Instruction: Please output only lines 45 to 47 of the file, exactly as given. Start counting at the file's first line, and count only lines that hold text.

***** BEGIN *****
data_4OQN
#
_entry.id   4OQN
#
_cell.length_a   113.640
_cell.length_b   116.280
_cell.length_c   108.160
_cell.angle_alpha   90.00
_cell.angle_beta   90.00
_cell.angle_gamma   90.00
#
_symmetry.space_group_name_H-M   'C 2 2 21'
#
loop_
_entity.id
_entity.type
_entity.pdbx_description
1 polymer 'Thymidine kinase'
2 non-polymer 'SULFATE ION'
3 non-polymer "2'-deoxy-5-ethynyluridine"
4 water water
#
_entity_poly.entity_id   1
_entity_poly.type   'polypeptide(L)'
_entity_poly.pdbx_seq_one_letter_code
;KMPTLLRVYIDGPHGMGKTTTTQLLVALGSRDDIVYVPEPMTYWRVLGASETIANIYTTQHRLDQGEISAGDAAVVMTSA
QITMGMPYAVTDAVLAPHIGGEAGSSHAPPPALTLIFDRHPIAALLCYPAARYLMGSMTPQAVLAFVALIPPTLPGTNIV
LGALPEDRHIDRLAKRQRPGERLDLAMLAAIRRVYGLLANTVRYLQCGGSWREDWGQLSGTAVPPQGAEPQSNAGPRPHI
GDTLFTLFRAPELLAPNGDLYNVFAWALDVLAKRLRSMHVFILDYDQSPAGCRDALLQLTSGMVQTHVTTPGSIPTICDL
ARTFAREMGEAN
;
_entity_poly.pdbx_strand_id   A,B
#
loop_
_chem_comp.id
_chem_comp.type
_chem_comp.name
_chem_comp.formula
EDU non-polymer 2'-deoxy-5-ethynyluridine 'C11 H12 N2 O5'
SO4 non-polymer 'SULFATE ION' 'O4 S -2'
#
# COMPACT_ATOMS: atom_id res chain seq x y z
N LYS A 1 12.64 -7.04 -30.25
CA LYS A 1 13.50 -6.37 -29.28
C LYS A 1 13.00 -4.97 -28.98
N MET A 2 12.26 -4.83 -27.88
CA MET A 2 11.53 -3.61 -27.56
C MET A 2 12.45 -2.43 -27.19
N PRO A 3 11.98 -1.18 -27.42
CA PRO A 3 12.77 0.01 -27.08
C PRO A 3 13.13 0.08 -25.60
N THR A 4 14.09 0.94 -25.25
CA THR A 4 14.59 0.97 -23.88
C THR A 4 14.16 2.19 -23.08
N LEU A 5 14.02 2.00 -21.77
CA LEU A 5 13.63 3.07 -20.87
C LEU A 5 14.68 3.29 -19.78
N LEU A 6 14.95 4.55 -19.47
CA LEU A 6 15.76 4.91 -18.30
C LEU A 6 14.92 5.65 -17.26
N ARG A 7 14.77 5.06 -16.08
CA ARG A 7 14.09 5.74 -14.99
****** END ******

C LYS A 1 13.00 -4.97 -28.98
N MET A 2 12.26 -4.83 -27.88
CA MET A 2 11.53 -3.61 -27.56